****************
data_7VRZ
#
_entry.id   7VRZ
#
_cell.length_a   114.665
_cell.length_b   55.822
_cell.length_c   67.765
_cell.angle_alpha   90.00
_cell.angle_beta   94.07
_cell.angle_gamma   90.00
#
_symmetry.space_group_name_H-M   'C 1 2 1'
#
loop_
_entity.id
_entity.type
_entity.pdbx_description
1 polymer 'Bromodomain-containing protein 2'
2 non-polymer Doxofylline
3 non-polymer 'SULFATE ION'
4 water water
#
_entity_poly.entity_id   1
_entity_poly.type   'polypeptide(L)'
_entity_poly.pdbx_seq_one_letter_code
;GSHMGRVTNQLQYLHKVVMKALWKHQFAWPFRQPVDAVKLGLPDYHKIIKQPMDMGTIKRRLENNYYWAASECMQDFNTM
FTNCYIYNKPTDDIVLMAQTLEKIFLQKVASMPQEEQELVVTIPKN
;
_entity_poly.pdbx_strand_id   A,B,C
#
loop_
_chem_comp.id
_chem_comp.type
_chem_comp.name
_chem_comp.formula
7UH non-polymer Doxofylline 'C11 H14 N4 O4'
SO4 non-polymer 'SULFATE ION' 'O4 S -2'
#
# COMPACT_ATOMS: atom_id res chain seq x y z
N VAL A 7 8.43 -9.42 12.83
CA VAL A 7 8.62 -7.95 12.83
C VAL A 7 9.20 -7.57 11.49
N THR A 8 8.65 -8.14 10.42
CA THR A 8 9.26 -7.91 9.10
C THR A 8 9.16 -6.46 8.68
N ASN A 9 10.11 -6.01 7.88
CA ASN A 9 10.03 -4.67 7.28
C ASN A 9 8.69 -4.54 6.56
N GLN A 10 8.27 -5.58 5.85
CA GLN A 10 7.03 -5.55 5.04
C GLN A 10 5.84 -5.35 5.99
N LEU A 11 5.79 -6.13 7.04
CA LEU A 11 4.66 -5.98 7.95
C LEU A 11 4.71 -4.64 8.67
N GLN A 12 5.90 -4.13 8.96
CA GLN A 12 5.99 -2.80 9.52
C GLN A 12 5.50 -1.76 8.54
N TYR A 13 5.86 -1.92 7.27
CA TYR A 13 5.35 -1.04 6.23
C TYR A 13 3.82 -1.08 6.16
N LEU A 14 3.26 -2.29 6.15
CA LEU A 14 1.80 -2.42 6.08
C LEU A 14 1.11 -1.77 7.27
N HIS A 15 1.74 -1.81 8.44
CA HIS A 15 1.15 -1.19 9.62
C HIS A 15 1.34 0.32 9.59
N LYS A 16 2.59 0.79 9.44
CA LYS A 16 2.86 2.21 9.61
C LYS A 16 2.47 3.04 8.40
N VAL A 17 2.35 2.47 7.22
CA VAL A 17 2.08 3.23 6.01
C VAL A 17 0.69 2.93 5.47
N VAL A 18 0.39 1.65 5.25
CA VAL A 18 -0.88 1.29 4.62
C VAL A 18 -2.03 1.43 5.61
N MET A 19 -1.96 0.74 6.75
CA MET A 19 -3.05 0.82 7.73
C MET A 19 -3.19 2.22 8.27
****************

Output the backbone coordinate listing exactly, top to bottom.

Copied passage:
data_7VRZ
#
_entry.id   7VRZ
#
_cell.length_a   114.665
_cell.length_b   55.822
_cell.length_c   67.765
_cell.angle_alpha   90.00
_cell.angle_beta   94.07
_cell.angle_gamma   90.00
#
_symmetry.space_group_name_H-M   'C 1 2 1'
#
loop_
_entity.id
_entity.type
_entity.pdbx_description
1 polymer 'Bromodomain-containing protein 2'
2 non-polymer Doxofylline
3 non-polymer 'SULFATE ION'
4 water water
#
_entity_poly.entity_id   1
_entity_poly.type   'polypeptide(L)'
_entity_poly.pdbx_seq_one_letter_code
;GSHMGRVTNQLQYLHKVVMKALWKHQFAWPFRQPVDAVKLGLPDYHKIIKQPMDMGTIKRRLENNYYWAASECMQDFNTM
FTNCYIYNKPTDDIVLMAQTLEKIFLQKVASMPQEEQELVVTIPKN
;
_entity_poly.pdbx_strand_id   A,B,C
#
loop_
_chem_comp.id
_chem_comp.type
_chem_comp.name
_chem_comp.formula
7UH non-polymer Doxofylline 'C11 H14 N4 O4'
SO4 non-polymer 'SULFATE ION' 'O4 S -2'
#
# COMPACT_ATOMS: atom_id res chain seq x y z
N VAL A 7 8.43 -9.42 12.83
CA VAL A 7 8.62 -7.95 12.83
C VAL A 7 9.20 -7.57 11.49
N THR A 8 8.65 -8.14 10.42
CA THR A 8 9.26 -7.91 9.10
C THR A 8 9.16 -6.46 8.68
N ASN A 9 10.11 -6.01 7.88
CA ASN A 9 10.03 -4.67 7.28
C ASN A 9 8.69 -4.54 6.56
N GLN A 10 8.27 -5.58 5.85
CA GLN A 10 7.03 -5.55 5.04
C GLN A 10 5.84 -5.35 5.99
N LEU A 11 5.79 -6.13 7.04
CA LEU A 11 4.66 -5.98 7.95
C LEU A 11 4.71 -4.64 8.67
N GLN A 12 5.90 -4.13 8.96
CA GLN A 12 5.99 -2.80 9.52
C GLN A 12 5.50 -1.76 8.54
N TYR A 13 5.86 -1.92 7.27
CA TYR A 13 5.35 -1.04 6.23
C TYR A 13 3.82 -1.08 6.16
N LEU A 14 3.26 -2.29 6.15
CA LEU A 14 1.80 -2.42 6.08
C LEU A 14 1.11 -1.77 7.27
N HIS A 15 1.74 -1.81 8.44
CA HIS A 15 1.15 -1.19 9.62
C HIS A 15 1.34 0.32 9.59
N LYS A 16 2.59 0.79 9.44
CA LYS A 16 2.86 2.21 9.61
C LYS A 16 2.47 3.04 8.40
N VAL A 17 2.35 2.47 7.22
CA VAL A 17 2.08 3.23 6.01
C VAL A 17 0.69 2.93 5.47
N VAL A 18 0.39 1.65 5.25
CA VAL A 18 -0.88 1.29 4.62
C VAL A 18 -2.03 1.43 5.61
N MET A 19 -1.96 0.74 6.75
CA MET A 19 -3.05 0.82 7.73
C MET A 19 -3.19 2.22 8.27